2015 Safety, Security and International Affairs

Rob Thayer and the Syria Emergency Food Assistance Team

Delivered life-saving food assistance to millions of people within war-torn Syria and to refugees who fled to neighboring countries.

The brutal four-year civil war in Syria has claimed more than 220,000 lives, displaced 7.6 million people from their homes, forced 4.2 million others to flee to neighboring countries and created a massive humanitarian crisis.

As team leader for the U.S. Agency for International Development’s (USAID) Syrian food assistance program, Rob Thayer has worked closely with the United Nations World Food Programme and international and local partners to provide food assistance to millions of hungry and desperate people—those caught in the dangerous cross-fire within Syria and those now living as refugees in Lebanon, Turkey, Jordan and Iraq.

“Rob has been the go-to guy on Syria since the beginning,” said Dina Esposito, director of USAID’s Office of Food for Peace. “When I think about Rob and his team, I think about the life-saving assistance that has been provided to some four million people.”

The United States is the largest food donor in the Syrian crisis, having provided more than $1.1 billion in food assistance so far, including monthly household food rations, supplementary nutritional food for children, more than 90,000 tons of flour for its innovative flour-to-bakeries program, and food voucher debit cards for refugees who have fled to neighboring countries.

Delivery of the aid has not been easy, with the U.S. relying on international and Syrian non-governmental organizations to distribute food inside the country, a task complicated by the continuous fighting and upheaval from the civil war and the rise of the extremist rebel group, the Islamic State of Iraq and the Levant, or ISIL.

There have been attacks on the trucks and workers delivering food, border crossings that are open one minute and closed the next, roads blocked due to fighting, hundreds of checkpoints, a shortage of fuel for bakeries, and a multitude of factions that sometimes impede the aid and its distribution.

Colleagues said Thayer worked to get the food assistance program up and running under difficult circumstances. He now stays in daily contact with the field teams, international organizations and trusted partners inside Syria to understand what is happening on the ground so that adjustments can be made.

“Rob has anchored the emergency food response on behalf of USAID and the U.S. government,” said Matt Nims, deputy director of USAID’s Office of Food for Peace.

Jon Brause, director of the of the UN World Food Programme’s U.S. Liaison Office, said Thayer understands the dynamics of the displaced population inside Syria as well as the daunting security challenges.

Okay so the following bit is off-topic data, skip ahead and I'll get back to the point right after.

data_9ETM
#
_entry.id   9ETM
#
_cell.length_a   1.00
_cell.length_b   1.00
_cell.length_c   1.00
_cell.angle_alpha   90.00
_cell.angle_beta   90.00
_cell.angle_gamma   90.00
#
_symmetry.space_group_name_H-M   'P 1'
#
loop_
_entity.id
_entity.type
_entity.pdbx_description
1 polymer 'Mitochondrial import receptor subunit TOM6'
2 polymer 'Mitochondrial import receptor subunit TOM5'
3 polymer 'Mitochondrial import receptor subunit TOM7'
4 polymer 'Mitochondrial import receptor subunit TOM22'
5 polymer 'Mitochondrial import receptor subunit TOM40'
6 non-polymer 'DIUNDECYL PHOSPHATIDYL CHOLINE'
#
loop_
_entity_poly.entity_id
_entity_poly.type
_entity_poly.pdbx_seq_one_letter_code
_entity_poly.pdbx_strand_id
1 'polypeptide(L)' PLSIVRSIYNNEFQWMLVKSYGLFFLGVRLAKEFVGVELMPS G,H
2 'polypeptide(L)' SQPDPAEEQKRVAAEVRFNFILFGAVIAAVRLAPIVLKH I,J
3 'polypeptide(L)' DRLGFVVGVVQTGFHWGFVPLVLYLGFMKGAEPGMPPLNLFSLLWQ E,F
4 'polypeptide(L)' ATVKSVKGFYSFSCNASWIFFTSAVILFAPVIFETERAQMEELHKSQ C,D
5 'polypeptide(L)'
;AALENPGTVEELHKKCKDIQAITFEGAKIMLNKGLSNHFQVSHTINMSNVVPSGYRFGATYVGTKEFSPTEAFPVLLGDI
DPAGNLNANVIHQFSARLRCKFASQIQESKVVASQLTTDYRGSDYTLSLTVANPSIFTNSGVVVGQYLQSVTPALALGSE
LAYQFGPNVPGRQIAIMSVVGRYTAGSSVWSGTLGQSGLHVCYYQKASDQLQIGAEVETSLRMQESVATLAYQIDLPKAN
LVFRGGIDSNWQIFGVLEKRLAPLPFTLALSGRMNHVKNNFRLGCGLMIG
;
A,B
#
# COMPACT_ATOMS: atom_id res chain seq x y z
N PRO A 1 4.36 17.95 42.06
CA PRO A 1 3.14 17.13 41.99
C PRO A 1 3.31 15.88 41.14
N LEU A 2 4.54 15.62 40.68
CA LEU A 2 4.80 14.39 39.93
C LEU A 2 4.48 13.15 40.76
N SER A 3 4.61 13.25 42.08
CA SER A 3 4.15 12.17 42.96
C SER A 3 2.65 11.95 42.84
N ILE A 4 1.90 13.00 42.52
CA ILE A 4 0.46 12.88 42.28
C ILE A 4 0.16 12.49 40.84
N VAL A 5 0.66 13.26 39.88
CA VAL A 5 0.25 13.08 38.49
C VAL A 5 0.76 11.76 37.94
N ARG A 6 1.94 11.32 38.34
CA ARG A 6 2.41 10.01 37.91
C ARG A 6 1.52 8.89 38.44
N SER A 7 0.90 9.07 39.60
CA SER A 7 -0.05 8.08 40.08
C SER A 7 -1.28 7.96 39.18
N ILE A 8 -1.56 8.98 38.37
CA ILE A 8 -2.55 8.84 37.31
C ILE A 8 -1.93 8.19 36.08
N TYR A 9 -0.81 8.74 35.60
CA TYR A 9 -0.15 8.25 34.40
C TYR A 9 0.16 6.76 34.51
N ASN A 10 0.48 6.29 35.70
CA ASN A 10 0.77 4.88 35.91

“He has been involved in many big disasters. His first goal is the humanitarian response, and while he understands the politics involved in each situation, his goal is to get assistance to those in need,” said Brause. “He is someone who you would want with you in the trenches.”

One highly innovative effort initiated by Thayer is the flour-to-bakeries program through which the U.S. government supports flour and yeast purchases from neighboring countries, and enlists humanitarian partner organizations to deliver these bread ingredients to bakeries across Syria. Bread is a pillar of Syrian society, not only for dietary purposes, but also for social and cultural reasons, and is ubiquitous at mealtime.

Under Thayer’s direction, a successful 2013 pilot in a particularly hard-to-reach area of Syria gave rise to an expanded project that currently delivers 550 tons of flour and yeast weekly to more than 100 bakeries. It helps keep bakeries open and bakers employed, and provides 300 million daily bread rations to Syrian families.

“The flour assistance program was unique and Rob figured out how to make it work,” said Nims. “The program has filled a very important need.”

Thayer said the flour-to-bakeries program supplements other forms of food assistance and helps expand the reach of U.S. aid. “Because we are serving bakeries, which bake bread daily, we are serving entire communities on a large scale rather than just households,” said Thayer.

The son of a Foreign Service Officer, Thayer spent 12 years working overseas and said he has found that even in difficult political situations or times of war, such as in Syria, there is often common ground when it comes to providing assistance to a suffering population.

“There are exceptions, but for the most part, everybody understands the principle that people need food and humanitarian assistance,” said Thayer. “Humanitarian assistance is a great opportunity for our government to show good will and to experience good will.”